Sir Jack's legacy
Hayward has put some conditions on the handover, though - he wants it to be taken over by an individual or consortium who are from, or connected to, Wolverhampton. There won't be an Abramovich-style takeover as he's stated he won't give the club to someone from 'antique lands' - a delightfully Haywardian turn of phrase, that. There is doubt about whether there are people who could meet his criteria, but I'm optimistic that even if there isn't an individual out there with the funds to be the new Hayward individually, there are enough people out there to form a consortium with the funds to do the job. One name I certainly expect to be linked with the handover is Robert Plant who's both rich and a devoted Wolves fan - I once read an interview with him that he'd play a gig anywhere in the world, as long as he didn't have to miss a Wolves game.
There's been a debate over the last few years amongst Wolves fans about what Hayward's motivations for owning Wolves were. Some argued that he saw it as a just another investment - this is the man who made his millions developing Grand Bahama and still lives there, after all - while others saw him as a benevolent benefactor, happily using his wealth to help his beloved football team get back to the heights they attained in his youth. It would appear that the latter side were correct and Hayward's statement, in which he described himself as just a caretaker, looking after the club for the benefit of the fans and the city of Wolverhampton, have been proven correct.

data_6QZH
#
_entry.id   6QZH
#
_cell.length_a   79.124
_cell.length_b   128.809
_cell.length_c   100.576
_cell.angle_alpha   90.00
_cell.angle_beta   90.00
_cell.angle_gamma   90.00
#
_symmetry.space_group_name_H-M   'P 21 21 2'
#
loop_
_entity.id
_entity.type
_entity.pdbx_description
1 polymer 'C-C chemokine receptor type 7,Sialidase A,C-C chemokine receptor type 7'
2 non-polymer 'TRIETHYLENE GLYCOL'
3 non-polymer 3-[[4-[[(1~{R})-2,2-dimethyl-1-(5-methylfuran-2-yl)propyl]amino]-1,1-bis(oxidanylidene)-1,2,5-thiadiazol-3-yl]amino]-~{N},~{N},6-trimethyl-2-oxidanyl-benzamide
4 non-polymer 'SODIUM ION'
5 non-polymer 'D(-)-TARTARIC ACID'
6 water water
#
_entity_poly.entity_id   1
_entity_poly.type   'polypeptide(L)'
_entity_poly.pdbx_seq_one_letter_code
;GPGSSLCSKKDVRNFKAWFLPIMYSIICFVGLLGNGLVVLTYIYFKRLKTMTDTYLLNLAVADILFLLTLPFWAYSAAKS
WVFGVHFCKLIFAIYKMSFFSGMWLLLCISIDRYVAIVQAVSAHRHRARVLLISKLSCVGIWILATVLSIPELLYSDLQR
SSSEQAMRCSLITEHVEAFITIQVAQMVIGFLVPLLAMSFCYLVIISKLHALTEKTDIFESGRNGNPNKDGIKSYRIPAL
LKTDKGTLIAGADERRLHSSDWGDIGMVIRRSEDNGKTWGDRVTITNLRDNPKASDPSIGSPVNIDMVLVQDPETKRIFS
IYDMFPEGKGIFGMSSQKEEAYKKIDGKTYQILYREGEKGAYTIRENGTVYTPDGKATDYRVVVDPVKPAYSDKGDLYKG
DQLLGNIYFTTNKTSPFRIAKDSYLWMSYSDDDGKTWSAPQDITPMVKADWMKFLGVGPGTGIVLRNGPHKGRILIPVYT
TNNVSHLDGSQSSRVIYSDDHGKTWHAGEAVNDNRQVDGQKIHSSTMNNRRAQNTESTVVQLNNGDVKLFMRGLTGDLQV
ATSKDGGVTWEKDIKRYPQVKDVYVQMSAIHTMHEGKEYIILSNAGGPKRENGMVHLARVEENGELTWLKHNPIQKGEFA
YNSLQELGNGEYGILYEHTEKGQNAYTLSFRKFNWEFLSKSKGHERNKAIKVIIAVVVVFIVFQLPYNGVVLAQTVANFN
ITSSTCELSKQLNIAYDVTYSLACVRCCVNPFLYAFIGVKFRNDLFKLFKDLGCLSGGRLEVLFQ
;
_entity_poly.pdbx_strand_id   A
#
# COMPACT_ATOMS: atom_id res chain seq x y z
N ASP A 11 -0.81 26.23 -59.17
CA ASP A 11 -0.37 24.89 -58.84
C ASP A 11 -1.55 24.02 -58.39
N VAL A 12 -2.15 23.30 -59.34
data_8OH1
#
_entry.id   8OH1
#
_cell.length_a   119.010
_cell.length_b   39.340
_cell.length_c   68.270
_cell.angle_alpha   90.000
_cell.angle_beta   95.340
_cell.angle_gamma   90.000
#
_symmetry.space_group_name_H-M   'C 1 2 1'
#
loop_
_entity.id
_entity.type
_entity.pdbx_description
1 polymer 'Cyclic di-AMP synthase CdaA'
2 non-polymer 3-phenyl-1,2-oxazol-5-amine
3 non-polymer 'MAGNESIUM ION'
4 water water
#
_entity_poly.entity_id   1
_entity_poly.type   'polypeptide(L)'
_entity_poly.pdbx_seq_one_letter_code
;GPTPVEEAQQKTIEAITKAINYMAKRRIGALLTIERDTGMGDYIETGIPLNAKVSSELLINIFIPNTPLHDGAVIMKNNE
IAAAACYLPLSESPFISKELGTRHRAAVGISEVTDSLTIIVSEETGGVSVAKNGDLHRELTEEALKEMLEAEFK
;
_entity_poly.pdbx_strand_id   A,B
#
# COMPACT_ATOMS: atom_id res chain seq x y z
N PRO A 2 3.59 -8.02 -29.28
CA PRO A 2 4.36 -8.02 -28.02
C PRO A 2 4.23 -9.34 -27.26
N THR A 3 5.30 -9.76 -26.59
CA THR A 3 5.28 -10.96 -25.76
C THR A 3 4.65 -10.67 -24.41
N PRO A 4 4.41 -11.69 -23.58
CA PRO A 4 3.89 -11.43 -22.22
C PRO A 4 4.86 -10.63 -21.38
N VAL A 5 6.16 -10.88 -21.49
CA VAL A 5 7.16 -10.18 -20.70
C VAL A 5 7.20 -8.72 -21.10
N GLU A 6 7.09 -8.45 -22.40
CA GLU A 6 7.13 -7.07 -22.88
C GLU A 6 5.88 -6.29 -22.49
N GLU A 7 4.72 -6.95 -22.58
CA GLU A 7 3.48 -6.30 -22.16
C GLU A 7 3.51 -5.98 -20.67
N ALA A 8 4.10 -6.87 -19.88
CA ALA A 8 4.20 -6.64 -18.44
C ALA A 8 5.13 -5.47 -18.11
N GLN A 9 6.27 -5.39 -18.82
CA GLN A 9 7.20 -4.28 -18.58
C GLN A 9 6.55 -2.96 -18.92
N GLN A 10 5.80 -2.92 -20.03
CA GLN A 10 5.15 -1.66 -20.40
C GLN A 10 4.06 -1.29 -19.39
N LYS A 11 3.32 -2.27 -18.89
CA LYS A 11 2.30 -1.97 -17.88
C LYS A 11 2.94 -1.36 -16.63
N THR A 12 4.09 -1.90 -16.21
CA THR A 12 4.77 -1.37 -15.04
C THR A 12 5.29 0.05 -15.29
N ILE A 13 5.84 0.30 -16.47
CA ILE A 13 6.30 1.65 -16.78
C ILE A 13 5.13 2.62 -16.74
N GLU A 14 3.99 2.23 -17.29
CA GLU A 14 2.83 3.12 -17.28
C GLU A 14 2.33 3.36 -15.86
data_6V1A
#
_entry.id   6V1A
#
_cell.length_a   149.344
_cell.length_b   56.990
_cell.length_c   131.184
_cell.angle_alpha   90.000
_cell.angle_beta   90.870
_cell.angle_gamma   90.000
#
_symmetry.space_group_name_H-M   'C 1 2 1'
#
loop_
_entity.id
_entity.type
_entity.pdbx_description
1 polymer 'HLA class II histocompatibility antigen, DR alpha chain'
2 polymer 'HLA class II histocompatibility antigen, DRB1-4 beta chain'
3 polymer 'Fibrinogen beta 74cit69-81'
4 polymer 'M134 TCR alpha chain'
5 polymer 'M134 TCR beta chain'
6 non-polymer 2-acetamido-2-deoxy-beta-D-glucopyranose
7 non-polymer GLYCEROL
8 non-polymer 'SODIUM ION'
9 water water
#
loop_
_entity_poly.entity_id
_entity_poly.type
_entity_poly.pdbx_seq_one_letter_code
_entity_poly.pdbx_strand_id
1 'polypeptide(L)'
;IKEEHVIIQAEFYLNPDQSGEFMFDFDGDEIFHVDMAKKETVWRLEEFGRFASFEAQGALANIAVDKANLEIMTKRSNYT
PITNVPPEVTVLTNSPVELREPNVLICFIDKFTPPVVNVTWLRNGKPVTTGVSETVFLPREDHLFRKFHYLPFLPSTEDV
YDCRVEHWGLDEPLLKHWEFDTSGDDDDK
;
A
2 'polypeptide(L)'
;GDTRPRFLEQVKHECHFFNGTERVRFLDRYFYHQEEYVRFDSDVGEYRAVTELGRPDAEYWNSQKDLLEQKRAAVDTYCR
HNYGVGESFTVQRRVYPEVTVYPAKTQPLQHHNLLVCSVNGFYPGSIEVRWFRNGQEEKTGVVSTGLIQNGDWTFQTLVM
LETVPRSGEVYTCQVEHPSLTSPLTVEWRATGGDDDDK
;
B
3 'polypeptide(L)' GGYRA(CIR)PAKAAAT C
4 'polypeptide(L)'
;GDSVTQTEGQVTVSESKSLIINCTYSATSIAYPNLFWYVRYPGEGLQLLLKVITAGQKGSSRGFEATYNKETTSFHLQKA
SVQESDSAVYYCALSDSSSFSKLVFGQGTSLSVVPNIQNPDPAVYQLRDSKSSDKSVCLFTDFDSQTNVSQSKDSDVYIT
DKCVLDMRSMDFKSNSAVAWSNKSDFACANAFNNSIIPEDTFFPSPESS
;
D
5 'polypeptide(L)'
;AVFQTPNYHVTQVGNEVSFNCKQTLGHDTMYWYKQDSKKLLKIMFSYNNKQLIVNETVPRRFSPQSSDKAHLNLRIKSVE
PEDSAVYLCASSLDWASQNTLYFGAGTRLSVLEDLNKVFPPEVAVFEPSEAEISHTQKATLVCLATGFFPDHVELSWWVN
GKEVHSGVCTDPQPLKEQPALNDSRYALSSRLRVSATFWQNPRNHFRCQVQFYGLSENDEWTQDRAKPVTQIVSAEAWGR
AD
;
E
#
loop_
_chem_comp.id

It would appear that Hayward sees the future for Wolves as being similar to the leading Spanish sides, such as Real Madrid or Barcelona, where the club is an organisation that's part of the culture of the city (with the members often electing the President) and those who invest in it are not necessarily doing it for the financial rewards, but for the prestige and kudos that comes along with it. With one of the conditions of the handover being that 25% of the club has to be sold to the fans, Hayward is certainly endeavouring to ensure that the fans and the people of Wolverhampton will have a stake in the future of the club.
What remains to be seen now, though, is who comes forward to take over the club and how much they'll be willing to invest. Jez Moxey, the club's Chief Executive, has been talking about having it sorted out by December, allowing the new funds to be invested in players during January's transfer window and should that be the case then the rest of the season could well be very interesting. For now, though, I'm just hoping we can finally get a win against Bolton this afternoon.